The Film Script, Nollywood and Cultural Diplomacy: Criticism of Artist’s Knowledge of the Film Story
Nwagbo Pat OBI
National Institute for Cultural Orientation (NICO)
No. 23, Kigoma Street, Wuse Zone 7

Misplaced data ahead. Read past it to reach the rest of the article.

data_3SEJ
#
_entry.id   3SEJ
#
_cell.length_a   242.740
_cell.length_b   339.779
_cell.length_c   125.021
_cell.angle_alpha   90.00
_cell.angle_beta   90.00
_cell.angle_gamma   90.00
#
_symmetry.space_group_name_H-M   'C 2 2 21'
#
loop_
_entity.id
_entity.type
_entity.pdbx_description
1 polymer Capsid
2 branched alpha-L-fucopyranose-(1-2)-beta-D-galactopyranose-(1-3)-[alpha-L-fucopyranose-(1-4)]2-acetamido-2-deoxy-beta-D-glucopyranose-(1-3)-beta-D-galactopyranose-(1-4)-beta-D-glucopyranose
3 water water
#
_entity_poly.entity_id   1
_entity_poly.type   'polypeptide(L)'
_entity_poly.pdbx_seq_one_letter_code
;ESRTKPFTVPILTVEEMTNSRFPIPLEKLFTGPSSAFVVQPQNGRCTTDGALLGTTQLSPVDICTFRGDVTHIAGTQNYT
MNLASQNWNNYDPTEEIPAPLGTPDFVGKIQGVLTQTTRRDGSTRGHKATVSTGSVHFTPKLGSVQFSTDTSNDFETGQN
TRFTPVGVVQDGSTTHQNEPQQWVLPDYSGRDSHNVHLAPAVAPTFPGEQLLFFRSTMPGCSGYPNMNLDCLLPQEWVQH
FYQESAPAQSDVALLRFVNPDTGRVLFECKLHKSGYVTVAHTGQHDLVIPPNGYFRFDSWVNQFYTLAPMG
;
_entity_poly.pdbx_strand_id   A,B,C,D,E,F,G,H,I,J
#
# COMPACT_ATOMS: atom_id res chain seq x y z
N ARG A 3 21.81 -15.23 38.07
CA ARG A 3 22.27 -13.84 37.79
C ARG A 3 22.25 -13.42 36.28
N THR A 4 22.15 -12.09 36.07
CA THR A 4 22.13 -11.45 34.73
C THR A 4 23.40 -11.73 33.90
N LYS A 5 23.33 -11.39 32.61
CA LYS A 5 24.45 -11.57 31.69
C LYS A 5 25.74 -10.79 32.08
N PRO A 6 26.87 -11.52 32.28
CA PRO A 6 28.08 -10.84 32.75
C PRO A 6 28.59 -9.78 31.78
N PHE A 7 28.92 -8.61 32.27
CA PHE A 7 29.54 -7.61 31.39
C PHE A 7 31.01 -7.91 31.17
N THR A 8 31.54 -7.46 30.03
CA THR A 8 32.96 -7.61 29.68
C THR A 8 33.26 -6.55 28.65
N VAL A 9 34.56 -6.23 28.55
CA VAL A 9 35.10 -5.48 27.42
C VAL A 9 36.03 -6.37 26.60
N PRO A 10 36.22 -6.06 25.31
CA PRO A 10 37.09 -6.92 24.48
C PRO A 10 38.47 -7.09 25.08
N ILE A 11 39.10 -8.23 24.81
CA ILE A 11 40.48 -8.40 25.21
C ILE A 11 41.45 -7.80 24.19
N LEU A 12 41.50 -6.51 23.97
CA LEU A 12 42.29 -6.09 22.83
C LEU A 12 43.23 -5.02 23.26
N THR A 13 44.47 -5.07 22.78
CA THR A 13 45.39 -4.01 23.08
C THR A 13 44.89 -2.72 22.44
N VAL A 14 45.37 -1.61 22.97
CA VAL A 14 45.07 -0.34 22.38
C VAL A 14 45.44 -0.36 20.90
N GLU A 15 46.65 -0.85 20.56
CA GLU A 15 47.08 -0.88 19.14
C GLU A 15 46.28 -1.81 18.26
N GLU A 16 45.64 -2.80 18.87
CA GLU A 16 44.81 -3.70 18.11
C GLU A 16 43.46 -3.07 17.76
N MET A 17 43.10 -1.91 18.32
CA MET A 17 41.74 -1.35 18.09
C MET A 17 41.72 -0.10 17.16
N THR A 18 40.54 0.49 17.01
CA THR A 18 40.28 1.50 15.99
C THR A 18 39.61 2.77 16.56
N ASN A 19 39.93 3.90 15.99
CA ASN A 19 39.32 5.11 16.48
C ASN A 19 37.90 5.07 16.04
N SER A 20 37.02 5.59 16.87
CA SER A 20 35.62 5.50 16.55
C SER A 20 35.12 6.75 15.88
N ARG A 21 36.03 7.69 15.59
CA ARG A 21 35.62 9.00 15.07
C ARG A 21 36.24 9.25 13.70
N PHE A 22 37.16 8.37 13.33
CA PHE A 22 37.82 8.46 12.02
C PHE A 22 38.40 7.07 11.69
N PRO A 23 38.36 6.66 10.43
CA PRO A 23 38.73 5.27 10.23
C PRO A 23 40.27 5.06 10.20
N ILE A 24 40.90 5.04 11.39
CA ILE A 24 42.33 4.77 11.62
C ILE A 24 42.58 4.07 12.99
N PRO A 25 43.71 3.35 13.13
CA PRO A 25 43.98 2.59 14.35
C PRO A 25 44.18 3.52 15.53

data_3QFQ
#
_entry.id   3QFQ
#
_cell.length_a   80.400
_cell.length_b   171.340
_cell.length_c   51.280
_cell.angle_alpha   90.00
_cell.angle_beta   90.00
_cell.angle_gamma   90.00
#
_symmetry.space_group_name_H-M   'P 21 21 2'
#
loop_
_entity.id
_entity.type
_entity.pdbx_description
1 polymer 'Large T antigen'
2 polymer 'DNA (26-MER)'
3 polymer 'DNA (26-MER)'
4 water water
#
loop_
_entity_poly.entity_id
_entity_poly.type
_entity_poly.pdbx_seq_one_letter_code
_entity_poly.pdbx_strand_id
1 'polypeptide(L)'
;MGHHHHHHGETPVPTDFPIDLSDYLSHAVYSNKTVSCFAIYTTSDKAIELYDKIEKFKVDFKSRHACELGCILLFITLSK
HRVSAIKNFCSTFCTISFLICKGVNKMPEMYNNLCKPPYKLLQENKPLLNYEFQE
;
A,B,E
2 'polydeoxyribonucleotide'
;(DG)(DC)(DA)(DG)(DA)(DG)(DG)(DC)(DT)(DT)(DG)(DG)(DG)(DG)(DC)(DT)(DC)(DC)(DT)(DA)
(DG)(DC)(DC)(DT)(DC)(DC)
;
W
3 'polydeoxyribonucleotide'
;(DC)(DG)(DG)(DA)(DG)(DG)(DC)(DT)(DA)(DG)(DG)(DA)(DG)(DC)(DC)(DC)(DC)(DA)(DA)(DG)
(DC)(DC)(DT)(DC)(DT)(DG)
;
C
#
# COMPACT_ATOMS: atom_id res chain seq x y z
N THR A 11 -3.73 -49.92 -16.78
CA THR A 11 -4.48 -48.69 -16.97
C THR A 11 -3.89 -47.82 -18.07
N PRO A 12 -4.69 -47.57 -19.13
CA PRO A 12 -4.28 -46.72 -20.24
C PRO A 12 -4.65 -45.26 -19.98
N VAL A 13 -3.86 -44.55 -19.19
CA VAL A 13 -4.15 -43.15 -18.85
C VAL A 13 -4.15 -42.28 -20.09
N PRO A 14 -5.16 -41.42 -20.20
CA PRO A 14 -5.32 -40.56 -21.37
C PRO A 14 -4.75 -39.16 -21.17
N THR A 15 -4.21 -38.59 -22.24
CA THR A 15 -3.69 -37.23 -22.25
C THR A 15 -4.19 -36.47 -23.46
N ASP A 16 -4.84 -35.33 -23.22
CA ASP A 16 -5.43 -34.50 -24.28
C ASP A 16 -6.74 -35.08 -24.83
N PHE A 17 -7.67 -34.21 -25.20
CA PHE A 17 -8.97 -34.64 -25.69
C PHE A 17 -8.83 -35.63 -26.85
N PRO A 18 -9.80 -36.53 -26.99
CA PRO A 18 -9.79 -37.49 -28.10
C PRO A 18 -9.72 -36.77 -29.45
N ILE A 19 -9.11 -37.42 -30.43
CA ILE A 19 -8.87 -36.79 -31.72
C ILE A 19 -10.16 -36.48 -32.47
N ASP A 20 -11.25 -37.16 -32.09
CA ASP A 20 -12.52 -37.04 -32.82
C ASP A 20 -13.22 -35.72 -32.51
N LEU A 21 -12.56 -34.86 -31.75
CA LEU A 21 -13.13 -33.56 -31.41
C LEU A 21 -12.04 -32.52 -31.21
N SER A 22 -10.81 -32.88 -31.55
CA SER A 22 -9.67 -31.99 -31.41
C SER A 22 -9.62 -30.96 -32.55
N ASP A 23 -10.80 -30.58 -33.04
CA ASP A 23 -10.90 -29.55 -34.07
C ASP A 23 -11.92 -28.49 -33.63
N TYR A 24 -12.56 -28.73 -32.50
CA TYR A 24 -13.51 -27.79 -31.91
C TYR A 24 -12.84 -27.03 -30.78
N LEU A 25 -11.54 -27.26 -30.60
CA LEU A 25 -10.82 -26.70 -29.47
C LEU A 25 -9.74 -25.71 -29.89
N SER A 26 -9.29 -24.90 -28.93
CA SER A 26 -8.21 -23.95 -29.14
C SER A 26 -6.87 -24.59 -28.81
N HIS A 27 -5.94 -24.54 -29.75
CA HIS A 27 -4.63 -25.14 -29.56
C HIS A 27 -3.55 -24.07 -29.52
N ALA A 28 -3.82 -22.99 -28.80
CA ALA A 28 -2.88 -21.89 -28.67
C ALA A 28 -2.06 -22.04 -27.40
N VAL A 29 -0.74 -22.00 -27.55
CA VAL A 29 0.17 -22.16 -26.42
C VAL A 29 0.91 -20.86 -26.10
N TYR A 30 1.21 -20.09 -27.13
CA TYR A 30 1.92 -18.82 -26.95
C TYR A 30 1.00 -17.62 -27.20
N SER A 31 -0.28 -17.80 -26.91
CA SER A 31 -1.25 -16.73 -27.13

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The art of storytelling through scripting tradition in theatre productions, filmmaking inclusive demands that members of the cast and crew should be familiar with the story. However, the playwright or in the case of film, the script writer must have finished writing the script, but the artists must read in-between the lines to internalize the story for in-depth interpretation. This underscores how the story affects other dramatic elements: plot, character, idea, locale, language, and spectacle to bring out the aesthetics of the production. Each story in a film dramatizes the culture of a people. The relationship of the dramatic elements to this culture is relevant to how the viewers; especially from other cultures perceive the culture being showcased in the film. The perception of these foreign viewers affects the relationship of both cultures. This determines how that foreign culture relates with the dramatized culture. This study examines how film scripts in Nollywood affect cultural diplomacy through criticism of artists’ knowledge of the film story. Through a critique of scripting tradition as it applies to theatre production, the study shall determine the level of information the artists in Nollywood film have with the film story, its culture and the dramatic elements no matter how minor their roles are. This study finds that the scripts given to the artists in Nollywood film productions are only the pages where they feature. So, many of them are not conversant with the film story, other characters, culture being dramatized until the films are released.